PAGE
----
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Meet Stevonne Ratliff

Once unemployed and broke, Stevonne Ratliff turned her misfortune into a booming beauty business.


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Stevonne Ratliff used her unemployment checks to start her own natural hair and skincare line.

Photo by Ashleigh Reddy

Stevonne Ratliff has an inspiring—and accidental—success story. Turning home experiments into a line of beauty products, she launched Beija-Flor Naturals in 2009 and her Oakland-based lifestyle shop Concept Forty-Seven in 2013. Her products have graced the pages of Vogue Japan and Essence, and she recently opened a second storefront in San Francisco’s Lower Haight. And none of it would have happened if she hadn’t lost her advertising job at a start-up during the Great Recession.

In 2009, Ratliff scraped by on unemployment checks, resorting to couch surfing to save on rent. At the same time, she was suffering from dry and blotchy skin, and learned she was allergic to mineral oil, a common ingredient in makeup.

To get her complexion under control, Ratliff mixed her own concoctions from a combination of Brazilian botanicals and extracts that she had discovered while living near Rio de Janeiro five years earlier. During her experimentation, she struck on the idea of starting her own beauty line—and she decided to take a risk. Using her unemployment checks as seed funding, she created Beija-Flor Naturals, named for the Portuguese word for hummingbird.

Happily, the gamble paid off. Ratliff’s former side hustle is now a six-figure business that’s enjoyed a 15 to 20 percent revenue increase each year for the past two years. Her all-natural products—including Crème Brûlée for Kinks Curls and Coils hair cream and Amazon Antioxidant Treatment moisturizer—are a hit with customers.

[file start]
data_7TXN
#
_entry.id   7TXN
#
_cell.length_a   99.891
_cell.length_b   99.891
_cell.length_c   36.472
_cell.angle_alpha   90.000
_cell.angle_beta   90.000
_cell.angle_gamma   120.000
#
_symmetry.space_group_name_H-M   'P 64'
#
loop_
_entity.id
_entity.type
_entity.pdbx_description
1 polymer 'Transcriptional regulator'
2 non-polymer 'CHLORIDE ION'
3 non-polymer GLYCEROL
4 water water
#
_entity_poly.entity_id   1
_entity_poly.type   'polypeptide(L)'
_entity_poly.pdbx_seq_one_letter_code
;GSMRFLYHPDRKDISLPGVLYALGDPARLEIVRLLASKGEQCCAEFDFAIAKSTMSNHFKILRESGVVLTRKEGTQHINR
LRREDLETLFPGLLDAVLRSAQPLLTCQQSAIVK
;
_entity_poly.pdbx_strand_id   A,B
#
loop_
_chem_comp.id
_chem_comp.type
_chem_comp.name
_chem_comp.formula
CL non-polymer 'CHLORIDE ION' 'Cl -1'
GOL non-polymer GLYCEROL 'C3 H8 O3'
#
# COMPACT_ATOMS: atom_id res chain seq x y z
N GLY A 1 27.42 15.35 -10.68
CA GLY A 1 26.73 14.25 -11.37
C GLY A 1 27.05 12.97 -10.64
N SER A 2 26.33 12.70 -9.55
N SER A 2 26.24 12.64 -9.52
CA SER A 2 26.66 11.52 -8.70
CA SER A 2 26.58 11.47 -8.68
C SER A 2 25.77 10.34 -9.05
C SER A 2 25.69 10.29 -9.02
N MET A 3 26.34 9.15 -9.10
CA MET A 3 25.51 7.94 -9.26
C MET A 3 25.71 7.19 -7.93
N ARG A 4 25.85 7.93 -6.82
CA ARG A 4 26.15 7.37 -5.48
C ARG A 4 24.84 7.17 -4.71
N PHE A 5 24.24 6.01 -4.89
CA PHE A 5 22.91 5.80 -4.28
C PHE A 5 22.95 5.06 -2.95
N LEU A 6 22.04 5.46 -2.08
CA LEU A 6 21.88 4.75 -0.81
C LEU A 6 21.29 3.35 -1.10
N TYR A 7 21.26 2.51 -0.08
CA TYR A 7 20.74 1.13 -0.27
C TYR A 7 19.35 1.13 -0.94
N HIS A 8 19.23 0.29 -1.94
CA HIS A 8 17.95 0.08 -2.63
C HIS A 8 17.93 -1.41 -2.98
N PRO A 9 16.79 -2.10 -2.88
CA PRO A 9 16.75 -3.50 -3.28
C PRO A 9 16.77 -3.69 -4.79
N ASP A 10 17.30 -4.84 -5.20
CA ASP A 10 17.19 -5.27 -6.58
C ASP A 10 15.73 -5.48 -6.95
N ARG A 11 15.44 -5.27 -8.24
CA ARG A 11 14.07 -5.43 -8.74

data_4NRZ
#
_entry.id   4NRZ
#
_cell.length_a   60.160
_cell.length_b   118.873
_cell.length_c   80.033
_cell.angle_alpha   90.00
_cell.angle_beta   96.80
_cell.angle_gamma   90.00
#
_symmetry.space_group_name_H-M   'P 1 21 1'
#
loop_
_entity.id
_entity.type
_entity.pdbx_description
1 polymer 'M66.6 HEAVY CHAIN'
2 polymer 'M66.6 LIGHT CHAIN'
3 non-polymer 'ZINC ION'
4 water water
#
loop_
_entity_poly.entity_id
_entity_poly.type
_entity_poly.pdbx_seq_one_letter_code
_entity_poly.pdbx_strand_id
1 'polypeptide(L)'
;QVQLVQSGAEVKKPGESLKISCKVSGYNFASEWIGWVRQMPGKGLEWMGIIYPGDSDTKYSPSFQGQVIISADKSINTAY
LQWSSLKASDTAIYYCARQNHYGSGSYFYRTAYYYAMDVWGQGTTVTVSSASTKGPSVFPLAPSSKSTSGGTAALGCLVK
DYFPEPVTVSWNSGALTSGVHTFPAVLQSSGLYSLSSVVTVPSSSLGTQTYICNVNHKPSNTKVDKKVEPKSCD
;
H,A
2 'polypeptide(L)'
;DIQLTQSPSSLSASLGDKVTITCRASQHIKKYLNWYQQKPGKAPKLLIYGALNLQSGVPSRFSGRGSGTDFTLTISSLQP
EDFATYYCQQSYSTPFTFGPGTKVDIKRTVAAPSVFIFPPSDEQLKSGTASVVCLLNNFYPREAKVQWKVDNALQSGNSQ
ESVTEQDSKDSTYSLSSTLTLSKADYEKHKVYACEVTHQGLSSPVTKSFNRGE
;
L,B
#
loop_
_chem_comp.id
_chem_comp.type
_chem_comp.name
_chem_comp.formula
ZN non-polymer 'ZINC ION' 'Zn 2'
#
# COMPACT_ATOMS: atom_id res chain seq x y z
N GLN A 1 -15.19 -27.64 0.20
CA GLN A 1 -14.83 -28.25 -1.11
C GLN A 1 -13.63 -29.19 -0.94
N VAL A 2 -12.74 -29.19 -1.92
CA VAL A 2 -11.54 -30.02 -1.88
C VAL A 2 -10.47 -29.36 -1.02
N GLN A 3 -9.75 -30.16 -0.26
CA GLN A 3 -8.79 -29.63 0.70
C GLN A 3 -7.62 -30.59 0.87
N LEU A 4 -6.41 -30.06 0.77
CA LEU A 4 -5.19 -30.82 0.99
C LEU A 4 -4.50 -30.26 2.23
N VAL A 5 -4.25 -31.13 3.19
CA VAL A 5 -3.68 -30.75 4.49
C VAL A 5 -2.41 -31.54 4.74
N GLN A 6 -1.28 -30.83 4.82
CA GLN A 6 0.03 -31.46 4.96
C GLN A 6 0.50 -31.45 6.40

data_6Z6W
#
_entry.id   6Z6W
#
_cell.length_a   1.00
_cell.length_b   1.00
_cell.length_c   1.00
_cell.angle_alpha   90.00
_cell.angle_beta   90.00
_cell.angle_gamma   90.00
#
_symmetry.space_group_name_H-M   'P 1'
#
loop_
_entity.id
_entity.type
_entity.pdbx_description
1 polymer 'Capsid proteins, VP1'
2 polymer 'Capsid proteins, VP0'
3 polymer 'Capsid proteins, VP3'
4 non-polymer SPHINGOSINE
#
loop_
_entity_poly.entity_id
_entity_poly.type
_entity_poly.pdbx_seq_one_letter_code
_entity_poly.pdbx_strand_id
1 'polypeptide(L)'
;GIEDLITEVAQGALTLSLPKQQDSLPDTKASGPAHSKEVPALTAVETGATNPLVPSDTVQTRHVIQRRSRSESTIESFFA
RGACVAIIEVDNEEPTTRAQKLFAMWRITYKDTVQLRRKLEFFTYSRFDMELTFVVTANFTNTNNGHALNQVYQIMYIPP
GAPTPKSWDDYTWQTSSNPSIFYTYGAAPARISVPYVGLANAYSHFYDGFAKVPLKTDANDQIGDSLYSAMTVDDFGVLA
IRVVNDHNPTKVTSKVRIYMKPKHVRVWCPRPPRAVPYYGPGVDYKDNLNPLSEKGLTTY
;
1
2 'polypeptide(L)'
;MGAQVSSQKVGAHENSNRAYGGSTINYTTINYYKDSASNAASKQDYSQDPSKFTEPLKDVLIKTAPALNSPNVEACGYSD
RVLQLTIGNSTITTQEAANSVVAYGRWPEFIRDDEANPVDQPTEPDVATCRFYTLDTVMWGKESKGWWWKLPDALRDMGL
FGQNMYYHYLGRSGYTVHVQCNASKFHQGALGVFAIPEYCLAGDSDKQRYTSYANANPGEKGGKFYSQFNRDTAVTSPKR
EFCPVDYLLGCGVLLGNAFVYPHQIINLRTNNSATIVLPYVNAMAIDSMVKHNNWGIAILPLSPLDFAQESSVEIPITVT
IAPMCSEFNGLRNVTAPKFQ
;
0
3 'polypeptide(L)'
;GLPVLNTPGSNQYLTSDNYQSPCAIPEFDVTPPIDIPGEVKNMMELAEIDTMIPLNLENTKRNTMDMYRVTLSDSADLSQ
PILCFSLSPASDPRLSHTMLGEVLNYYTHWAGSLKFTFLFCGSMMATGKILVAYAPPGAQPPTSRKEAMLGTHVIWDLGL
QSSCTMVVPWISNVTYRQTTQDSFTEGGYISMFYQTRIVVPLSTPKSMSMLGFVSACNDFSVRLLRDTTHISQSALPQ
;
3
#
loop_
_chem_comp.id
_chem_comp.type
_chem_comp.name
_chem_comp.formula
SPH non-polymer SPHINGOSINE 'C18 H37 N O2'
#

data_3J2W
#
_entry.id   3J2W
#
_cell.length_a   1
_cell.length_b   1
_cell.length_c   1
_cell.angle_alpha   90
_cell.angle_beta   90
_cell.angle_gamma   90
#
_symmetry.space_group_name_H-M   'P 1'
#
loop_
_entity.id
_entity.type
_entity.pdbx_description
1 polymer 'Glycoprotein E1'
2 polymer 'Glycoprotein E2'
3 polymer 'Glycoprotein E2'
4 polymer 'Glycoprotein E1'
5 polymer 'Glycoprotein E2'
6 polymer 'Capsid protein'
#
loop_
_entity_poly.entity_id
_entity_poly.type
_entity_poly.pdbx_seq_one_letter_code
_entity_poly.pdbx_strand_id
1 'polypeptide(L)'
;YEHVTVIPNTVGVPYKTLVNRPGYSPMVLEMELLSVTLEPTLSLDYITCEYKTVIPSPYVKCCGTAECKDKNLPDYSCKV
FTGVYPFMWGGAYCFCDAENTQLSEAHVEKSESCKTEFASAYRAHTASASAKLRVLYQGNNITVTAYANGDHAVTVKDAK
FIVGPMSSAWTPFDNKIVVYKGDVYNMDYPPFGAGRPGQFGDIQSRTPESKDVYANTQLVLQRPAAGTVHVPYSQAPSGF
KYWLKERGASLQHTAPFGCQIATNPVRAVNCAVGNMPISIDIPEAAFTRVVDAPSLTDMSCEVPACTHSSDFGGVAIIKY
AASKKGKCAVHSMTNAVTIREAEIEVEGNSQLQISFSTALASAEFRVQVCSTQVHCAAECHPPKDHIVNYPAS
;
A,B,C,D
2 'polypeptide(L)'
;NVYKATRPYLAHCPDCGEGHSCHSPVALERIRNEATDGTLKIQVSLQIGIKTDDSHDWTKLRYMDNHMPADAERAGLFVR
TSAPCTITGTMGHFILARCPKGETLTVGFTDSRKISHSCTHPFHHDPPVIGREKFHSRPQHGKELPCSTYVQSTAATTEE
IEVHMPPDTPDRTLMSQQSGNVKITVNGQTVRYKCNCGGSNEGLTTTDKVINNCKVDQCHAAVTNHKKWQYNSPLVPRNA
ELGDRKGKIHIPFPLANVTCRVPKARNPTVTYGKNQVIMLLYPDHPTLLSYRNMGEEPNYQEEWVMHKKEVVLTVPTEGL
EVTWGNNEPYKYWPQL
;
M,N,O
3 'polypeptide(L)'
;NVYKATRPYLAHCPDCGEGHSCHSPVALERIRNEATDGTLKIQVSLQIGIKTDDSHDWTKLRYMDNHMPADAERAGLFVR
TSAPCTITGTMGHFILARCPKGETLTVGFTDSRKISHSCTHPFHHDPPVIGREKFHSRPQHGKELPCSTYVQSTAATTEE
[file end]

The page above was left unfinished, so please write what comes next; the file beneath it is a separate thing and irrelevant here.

Even though Ratliff comes from a family of entrepreneurs, she never imagined she’d launch her own company one day. “It just kind of naturally happened,” she says. “I’ve been deep in the beauty game personally, but I never thought of it as a business.”

She credits her current success to her early struggles. “Starting out with zero investment has made me extremely resourceful and skilled at calculating risks,” she explains.

More importantly, Ratliff has emerged as a community leader, with Concept Forty-Seven selling goods created by more than 100 independent makers—many of whom are women of color—and hosting local artist events, book signings, yoga classes, fund-raisers, and other community gatherings at her stores.

Ratliff says she wants to support women of color because they are usually underrepresented in commercial spaces. “It would be hard to find a [Bay Area] maker of color who has not sold their products in the shop or partnered with Concept Forty-Seven in some way,” she says. “I love the Home, and I like to give opportunities to local people.” , .

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